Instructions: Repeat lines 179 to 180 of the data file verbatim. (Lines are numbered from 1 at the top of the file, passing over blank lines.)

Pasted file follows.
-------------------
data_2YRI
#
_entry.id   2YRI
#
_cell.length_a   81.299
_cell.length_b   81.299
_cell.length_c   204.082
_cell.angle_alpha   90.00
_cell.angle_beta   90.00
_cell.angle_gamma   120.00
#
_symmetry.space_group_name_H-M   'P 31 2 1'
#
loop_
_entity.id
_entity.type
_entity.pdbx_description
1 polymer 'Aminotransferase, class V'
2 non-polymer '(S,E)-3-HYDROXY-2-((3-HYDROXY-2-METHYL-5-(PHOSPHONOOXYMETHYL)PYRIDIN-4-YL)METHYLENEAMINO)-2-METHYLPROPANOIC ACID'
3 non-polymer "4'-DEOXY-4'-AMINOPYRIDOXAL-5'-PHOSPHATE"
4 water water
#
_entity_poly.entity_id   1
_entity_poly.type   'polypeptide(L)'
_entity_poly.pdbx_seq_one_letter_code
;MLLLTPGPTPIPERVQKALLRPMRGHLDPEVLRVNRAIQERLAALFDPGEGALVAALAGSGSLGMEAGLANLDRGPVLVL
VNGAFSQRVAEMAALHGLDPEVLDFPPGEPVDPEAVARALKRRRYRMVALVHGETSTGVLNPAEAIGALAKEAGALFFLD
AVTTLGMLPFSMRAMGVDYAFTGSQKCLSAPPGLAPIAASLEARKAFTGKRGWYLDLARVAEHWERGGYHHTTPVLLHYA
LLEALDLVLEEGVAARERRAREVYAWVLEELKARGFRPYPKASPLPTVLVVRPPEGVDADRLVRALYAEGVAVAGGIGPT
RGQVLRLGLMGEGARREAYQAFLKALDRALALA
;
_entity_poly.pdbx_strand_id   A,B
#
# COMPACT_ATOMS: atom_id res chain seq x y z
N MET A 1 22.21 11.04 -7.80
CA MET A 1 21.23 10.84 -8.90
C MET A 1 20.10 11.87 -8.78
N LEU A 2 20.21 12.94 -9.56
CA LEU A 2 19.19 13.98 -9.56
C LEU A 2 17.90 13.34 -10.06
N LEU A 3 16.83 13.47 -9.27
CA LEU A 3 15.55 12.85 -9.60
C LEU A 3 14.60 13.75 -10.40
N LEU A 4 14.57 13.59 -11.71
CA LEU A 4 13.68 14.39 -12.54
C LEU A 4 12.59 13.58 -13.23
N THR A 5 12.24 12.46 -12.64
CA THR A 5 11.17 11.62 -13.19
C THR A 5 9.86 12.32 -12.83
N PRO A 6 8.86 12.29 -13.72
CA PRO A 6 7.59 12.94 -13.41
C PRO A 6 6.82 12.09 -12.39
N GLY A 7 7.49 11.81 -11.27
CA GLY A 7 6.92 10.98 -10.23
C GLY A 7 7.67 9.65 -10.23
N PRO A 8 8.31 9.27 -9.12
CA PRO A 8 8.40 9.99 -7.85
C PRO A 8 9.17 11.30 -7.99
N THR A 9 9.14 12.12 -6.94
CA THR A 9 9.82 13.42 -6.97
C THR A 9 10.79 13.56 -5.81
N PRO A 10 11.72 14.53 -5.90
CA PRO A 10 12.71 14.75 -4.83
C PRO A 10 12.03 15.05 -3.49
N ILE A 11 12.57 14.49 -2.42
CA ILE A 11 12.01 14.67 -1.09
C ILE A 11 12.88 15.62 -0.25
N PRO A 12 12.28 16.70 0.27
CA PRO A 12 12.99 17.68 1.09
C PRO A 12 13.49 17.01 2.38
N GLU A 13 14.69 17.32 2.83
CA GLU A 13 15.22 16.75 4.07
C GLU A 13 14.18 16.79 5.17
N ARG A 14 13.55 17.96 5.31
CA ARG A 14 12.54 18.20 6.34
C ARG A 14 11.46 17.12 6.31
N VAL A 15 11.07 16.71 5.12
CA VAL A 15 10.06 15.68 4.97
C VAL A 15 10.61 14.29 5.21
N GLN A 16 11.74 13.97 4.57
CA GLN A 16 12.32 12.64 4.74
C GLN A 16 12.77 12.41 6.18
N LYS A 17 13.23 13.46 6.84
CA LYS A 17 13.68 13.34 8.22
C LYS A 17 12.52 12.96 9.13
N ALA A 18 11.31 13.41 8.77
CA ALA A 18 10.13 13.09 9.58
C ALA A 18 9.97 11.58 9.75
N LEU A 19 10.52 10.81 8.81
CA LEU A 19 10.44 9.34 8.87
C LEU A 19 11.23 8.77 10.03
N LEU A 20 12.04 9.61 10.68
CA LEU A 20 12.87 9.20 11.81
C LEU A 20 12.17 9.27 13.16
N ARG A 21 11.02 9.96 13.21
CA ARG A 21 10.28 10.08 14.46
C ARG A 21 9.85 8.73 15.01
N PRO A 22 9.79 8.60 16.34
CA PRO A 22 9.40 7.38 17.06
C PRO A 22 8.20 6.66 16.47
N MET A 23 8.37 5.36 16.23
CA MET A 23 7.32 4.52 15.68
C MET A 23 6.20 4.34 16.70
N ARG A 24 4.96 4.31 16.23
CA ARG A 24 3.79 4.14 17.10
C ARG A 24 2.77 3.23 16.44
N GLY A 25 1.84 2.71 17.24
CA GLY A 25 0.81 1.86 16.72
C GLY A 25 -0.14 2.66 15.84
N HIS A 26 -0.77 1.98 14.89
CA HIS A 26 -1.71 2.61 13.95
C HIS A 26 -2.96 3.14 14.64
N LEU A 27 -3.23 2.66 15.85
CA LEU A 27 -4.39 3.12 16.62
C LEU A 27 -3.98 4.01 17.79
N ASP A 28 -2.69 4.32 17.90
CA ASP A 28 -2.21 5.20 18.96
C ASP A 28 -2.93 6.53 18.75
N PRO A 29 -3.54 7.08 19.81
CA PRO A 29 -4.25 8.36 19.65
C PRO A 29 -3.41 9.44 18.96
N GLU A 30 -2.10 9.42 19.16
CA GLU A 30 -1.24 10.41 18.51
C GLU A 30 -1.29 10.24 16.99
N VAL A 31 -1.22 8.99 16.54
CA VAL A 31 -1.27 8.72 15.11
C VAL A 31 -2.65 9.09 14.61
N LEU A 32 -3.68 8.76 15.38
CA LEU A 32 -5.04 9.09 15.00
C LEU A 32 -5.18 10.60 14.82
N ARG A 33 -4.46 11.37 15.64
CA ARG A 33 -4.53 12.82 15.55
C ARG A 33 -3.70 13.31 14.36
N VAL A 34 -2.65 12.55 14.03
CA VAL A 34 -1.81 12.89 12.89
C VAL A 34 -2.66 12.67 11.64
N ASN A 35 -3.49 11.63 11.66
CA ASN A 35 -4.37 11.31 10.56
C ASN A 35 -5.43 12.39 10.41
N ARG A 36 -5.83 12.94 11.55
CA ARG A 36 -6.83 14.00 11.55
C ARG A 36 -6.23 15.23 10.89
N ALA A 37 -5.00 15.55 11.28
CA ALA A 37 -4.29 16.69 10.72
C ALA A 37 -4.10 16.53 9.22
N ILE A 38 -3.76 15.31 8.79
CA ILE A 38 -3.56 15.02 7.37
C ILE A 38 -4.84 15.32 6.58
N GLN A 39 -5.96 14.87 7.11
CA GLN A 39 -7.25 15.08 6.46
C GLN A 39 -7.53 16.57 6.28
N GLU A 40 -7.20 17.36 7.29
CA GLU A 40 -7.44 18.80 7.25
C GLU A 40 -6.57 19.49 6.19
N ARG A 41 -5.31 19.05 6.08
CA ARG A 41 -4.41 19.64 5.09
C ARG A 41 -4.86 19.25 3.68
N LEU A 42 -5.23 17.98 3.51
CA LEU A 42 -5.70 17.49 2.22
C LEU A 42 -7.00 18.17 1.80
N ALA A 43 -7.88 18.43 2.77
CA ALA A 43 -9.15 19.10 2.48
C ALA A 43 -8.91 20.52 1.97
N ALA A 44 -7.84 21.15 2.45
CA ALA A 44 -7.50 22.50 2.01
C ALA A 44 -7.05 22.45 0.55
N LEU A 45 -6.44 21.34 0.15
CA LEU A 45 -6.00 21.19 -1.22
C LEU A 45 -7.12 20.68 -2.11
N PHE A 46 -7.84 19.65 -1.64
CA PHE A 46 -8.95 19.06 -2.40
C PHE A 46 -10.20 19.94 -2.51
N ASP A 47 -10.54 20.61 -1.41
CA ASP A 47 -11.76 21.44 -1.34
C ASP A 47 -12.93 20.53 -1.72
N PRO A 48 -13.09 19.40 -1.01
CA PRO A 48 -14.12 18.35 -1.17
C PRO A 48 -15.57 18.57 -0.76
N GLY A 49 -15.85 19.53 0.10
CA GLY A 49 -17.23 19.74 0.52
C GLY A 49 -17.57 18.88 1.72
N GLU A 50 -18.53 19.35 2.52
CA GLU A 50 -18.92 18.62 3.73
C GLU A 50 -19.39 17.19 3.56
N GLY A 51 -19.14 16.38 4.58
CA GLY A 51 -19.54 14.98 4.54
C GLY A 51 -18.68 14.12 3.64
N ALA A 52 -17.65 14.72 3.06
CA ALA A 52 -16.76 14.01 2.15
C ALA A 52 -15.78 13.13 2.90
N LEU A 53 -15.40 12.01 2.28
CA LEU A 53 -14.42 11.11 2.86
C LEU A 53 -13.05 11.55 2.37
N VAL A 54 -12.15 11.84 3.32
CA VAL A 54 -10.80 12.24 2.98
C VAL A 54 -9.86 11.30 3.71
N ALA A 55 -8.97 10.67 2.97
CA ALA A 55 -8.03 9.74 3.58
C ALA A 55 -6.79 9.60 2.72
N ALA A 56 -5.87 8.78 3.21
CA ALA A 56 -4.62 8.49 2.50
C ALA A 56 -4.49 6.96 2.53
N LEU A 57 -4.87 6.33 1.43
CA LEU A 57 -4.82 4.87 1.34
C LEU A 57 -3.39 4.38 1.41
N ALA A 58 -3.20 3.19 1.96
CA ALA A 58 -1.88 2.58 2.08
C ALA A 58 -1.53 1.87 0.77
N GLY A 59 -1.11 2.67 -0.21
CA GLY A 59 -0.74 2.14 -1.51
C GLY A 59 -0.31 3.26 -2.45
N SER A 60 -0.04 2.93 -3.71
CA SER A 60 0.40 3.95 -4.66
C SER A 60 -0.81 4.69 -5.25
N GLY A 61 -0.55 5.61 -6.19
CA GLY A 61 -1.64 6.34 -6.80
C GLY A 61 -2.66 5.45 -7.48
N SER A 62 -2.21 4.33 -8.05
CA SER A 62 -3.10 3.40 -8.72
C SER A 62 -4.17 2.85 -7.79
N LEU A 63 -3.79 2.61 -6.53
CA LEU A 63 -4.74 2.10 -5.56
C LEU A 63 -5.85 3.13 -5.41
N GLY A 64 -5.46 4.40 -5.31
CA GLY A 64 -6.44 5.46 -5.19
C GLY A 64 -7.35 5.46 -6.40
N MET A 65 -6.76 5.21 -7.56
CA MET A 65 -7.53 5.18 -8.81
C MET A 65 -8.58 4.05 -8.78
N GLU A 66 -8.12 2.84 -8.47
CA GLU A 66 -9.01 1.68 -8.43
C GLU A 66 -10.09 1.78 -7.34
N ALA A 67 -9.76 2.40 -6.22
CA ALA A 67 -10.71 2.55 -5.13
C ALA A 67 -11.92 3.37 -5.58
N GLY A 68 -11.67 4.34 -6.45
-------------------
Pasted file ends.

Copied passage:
N GLY A 49 -15.85 19.53 0.10
CA GLY A 49 -17.23 19.74 0.52